"Aperitif Effect" Could Trigger Brain's Response to Alcohol, Food
Alcohol consumption has been shown to sensitize the brain's response to food aromas and increase caloric intake among women, also known as the "aperitif effect." The study results have been published in the journal Obesity.
William J. A. Eiler II, PhD, of the Indiana University School of Medicine, and colleagues recruited 35 non-vegetarian, non-smoking, non-obese women for the study in which the participants received alcohol via intravenous administration during one session and saline in the other. Brain responses to food and non-food aromas were measured using blood oxygenation level dependent (BOLD) response via fMRI scans; afterwards, the participants ate a late lunch.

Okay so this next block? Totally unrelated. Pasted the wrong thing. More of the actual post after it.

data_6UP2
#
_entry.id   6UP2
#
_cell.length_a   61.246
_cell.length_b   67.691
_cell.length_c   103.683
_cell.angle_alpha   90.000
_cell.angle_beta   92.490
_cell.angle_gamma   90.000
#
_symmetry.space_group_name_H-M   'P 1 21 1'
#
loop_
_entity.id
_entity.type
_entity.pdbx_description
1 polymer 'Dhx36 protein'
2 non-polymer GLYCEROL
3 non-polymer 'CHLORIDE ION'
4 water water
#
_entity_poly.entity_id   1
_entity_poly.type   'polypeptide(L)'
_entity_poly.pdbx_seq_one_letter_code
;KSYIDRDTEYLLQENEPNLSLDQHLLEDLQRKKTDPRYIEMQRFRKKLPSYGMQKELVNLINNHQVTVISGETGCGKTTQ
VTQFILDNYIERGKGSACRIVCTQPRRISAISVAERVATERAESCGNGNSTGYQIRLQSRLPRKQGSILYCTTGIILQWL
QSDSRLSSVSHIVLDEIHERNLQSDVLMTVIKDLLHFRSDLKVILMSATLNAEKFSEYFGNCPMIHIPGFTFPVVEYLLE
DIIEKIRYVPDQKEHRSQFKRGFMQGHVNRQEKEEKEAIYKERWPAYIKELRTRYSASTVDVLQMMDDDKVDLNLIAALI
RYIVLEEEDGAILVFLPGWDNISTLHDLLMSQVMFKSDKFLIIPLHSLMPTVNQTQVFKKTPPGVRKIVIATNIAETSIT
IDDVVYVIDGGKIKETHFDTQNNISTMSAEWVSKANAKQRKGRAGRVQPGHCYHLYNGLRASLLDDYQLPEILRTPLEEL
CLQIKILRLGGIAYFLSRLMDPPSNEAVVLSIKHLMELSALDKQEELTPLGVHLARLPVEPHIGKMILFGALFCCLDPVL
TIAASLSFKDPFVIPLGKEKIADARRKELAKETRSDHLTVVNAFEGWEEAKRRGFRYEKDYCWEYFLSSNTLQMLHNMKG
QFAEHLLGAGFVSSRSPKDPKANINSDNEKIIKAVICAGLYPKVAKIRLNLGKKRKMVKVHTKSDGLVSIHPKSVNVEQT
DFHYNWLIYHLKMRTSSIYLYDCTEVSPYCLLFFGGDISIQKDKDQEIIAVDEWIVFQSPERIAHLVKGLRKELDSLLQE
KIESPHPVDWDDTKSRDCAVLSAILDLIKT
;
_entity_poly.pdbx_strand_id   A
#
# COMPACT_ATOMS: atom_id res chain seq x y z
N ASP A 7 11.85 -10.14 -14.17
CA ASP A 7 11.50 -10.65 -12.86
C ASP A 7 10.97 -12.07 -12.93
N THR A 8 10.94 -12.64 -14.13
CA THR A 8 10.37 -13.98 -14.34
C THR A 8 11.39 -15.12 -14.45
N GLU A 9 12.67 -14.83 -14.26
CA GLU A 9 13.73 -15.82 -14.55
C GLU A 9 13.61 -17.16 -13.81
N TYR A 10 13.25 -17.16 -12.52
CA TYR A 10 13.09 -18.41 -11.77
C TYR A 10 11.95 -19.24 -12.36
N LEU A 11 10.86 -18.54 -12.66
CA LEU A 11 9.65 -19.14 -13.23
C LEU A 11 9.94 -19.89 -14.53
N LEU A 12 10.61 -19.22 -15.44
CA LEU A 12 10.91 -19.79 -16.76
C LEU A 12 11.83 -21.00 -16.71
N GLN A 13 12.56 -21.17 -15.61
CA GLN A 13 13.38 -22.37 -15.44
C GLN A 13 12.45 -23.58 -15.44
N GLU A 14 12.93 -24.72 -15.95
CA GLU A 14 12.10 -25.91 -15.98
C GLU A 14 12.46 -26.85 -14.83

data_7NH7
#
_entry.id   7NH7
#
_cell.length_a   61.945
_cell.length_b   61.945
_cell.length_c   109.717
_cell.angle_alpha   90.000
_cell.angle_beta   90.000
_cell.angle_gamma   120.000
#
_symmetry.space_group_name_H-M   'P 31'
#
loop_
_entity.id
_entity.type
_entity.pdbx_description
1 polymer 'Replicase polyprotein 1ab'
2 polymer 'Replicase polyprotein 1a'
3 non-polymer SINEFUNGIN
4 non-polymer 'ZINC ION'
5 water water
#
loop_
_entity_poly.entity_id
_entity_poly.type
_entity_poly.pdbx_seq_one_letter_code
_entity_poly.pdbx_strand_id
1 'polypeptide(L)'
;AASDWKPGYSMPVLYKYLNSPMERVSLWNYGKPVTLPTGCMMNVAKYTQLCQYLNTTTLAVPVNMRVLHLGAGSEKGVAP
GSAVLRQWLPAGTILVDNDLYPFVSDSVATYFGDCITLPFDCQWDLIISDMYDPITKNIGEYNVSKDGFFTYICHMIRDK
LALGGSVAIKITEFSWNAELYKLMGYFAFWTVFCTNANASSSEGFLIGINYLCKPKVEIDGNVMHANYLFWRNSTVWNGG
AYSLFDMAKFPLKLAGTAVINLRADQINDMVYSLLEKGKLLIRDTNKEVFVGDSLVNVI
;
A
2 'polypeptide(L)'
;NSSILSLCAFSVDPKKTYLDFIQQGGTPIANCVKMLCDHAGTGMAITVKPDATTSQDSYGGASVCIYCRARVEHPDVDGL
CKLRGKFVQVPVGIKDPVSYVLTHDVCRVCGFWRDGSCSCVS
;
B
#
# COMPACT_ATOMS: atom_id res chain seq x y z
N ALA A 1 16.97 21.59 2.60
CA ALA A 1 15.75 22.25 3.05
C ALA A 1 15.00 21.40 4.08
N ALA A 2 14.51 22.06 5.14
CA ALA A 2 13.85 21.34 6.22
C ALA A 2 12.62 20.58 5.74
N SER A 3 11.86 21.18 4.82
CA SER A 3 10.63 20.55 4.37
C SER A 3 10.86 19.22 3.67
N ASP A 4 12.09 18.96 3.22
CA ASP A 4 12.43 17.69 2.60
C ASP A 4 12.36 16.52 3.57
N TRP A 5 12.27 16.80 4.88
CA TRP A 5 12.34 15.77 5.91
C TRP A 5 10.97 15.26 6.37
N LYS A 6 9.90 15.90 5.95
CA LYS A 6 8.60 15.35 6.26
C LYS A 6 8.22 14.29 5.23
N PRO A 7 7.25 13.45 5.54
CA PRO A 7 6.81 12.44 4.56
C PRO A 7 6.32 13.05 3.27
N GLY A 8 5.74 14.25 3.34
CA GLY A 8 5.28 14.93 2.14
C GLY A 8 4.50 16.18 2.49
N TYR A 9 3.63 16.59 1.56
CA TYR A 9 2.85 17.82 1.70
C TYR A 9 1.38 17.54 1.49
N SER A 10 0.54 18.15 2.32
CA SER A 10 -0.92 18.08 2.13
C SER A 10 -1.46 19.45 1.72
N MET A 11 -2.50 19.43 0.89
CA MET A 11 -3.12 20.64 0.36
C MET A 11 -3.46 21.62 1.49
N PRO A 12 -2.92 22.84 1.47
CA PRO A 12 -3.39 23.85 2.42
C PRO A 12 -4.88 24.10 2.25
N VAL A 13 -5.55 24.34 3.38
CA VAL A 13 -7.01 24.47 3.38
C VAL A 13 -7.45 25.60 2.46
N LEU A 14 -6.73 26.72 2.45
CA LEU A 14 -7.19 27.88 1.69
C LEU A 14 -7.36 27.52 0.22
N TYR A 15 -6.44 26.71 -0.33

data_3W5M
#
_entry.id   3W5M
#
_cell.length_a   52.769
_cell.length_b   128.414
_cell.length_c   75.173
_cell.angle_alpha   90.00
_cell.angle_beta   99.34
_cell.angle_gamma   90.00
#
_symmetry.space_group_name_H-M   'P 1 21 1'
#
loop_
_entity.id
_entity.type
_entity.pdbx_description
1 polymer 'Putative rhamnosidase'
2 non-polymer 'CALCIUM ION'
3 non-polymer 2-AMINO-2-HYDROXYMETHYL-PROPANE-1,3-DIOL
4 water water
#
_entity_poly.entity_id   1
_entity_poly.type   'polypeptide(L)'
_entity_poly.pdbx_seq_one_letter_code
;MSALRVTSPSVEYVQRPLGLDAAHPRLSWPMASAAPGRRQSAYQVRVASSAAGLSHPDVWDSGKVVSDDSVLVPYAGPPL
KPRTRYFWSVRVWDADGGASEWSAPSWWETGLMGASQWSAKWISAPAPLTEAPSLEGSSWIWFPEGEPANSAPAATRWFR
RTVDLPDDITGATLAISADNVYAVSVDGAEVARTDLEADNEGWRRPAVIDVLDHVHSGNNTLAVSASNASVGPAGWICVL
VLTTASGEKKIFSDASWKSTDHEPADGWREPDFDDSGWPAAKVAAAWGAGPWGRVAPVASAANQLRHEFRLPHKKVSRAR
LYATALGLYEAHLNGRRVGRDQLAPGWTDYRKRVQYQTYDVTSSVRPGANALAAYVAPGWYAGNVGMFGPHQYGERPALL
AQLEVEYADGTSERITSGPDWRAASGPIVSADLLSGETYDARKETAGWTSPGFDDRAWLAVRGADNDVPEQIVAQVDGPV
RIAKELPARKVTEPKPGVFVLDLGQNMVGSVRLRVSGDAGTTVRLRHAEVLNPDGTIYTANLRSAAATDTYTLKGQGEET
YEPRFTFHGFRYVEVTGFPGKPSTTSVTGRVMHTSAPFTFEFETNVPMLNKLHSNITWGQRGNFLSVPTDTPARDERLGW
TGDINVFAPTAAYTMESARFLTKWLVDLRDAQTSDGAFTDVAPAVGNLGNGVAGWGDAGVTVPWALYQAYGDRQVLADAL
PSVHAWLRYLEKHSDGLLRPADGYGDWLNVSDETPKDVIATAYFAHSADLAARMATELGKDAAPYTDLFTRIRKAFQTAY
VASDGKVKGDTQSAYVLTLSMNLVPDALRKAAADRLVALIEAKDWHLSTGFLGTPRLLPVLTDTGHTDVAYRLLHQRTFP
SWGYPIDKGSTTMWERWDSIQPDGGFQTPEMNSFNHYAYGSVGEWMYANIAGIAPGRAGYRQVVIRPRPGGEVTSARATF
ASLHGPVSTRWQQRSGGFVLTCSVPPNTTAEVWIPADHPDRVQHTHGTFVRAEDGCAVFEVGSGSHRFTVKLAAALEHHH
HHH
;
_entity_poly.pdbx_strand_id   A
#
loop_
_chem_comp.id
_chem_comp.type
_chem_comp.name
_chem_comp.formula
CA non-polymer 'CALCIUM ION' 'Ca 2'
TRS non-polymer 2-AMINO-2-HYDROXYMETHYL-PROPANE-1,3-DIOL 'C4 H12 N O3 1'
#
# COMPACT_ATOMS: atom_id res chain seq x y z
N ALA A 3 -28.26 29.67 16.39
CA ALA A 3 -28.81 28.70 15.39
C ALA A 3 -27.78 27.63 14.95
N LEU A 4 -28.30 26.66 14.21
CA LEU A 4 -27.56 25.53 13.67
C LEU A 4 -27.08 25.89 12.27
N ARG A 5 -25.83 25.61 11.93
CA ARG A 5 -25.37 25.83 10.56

When the participants received intravenous alcohol, they generally consumed more food at lunch on average compared to placebo; however, one-third of participants did eat less after alcohol exposure. A greater response to food odors was seen in the hypothalamus after alcohol infusion compared to non-food odors, leading the researchers to believe that the hypothalamus could be associated with mediating the impact of alcohol exposure on our sensitivity to food cues. Additional research is needed to investigate the mechanism by which the hypothalamus affects food reward.
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